April 10, 2014
When Wall Street Mega-Banks Control Commodities, Prices Rise, the Financial System Is Endangered, Public Citizen Report Shows
Federal Regulators, Congress Should Establish Secure Wall Between Banking and Commerce
WASHINGTON, D.C. – As the Federal Reserve Board revisits a critical policy concerning whether Wall Street mega-banks may own commodities, a new Public Citizen report concludes that for the sake of consumers and the financial system, regulators and lawmakers should establish a strong wall between banks and commerce.
The Federal Reserve Board has asked for comments by April 16 on whether banks should own commodities.
Not only does bank control of metals, oil, food and other commodities enable Wall Street to monopolize markets and drive up prices, but it puts the financial system – and taxpayers – at risk. Banks buy commodities with borrowed, federally insured deposits so a natural disaster or catastrophic event can create billions in liabilities. When a bank lacks its own capital to cover these liabilities, taxpayers may be stuck with the bill.
The scope of the problem is impossible to grasp because banks don’t fully disclose ownership.
“Wall Street will continue speculating on basic commodities and draining money from the economy until it can no longer get away with it,” said Bartlett Naylor, financial policy advocate with Public Citizen’s Congress Watch division and author of the report. “These ‘too big to fail’ institutions have survived their own recklessness only because We the People have bailed them out. Disaster is imminent in the risky game Wall Street is playing with our economy.”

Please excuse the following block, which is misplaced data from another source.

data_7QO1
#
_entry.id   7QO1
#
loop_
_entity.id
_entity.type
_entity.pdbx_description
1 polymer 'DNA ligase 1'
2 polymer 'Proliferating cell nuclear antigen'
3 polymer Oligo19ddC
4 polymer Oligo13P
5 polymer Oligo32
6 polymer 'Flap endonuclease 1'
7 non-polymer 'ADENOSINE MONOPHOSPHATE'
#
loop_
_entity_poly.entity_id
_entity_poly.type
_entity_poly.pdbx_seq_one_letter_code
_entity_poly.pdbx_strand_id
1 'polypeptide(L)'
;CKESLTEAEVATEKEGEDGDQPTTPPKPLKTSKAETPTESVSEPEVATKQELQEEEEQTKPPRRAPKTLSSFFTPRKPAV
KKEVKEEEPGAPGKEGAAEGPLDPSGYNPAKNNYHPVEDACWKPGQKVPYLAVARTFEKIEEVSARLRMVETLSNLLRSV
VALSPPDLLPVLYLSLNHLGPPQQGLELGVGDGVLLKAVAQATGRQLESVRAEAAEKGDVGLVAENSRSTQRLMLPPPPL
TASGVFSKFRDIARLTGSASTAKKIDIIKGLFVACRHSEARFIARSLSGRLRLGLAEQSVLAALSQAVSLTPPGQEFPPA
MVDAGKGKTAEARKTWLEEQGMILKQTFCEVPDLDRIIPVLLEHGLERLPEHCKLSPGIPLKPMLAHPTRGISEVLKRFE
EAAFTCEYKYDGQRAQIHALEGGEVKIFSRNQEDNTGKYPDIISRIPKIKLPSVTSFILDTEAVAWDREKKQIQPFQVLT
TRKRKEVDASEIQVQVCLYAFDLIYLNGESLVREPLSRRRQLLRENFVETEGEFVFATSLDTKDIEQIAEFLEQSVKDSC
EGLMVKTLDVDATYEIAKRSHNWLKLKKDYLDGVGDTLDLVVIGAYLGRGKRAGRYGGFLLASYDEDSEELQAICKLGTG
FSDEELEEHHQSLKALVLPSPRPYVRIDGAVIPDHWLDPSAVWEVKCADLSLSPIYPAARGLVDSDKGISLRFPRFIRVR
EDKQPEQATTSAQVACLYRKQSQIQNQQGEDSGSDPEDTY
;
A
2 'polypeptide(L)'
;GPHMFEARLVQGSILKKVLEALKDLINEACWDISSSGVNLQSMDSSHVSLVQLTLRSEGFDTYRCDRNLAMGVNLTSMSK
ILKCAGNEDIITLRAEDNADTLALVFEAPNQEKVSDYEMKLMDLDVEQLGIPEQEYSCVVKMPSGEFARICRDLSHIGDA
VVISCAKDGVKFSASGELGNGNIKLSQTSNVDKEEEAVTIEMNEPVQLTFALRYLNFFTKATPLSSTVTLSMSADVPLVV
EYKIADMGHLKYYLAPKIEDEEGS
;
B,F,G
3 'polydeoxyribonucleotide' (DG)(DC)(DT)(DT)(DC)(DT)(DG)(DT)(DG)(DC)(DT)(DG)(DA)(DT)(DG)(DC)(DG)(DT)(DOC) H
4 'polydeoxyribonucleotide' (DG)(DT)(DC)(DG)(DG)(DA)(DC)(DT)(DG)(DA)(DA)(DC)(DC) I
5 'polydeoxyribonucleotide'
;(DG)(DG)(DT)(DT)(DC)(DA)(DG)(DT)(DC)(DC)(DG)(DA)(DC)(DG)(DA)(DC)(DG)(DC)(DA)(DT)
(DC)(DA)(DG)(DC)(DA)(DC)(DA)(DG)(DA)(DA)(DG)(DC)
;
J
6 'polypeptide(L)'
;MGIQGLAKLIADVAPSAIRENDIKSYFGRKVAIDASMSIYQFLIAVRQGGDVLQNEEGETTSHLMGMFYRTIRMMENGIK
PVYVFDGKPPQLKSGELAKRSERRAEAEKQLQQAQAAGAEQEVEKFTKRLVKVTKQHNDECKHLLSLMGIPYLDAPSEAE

The report, “Big Banks: Big Appetites,” explains how separating banking and commerce served as a foundational principle of the American economy. Problems arose when banking spilled into commerce. A turning point came in 1999, when the Gramm-Leach-Bliley Financial Modernization Act was passed, punching holes in the wall between banks and commerce.
“Mega-banks such as Goldman Sachs and Morgan Stanley took full advantage of the loopholes and are now speculating on basic commodities – like fuel, metal and other materials that have nothing to do with banking – to line their own pockets at the expense of the average consumer,” said Lisa Gilbert, director of Public Citizen’s Congress Watch division.
• The Federal Reserve should use its existing discretion to protect the safety and soundness of the financial system by limiting bank ownership of commodities;
• Congress should pass the 21st Century Glass-Steagall Act and similar measures, which would erase the 1999 loopholes; and
• The Commodity Futures Trading Commission should require that speculation intelligence firms – which gather and sell to traders real-time information about specific markets – register with the agency, and that their reports be made public.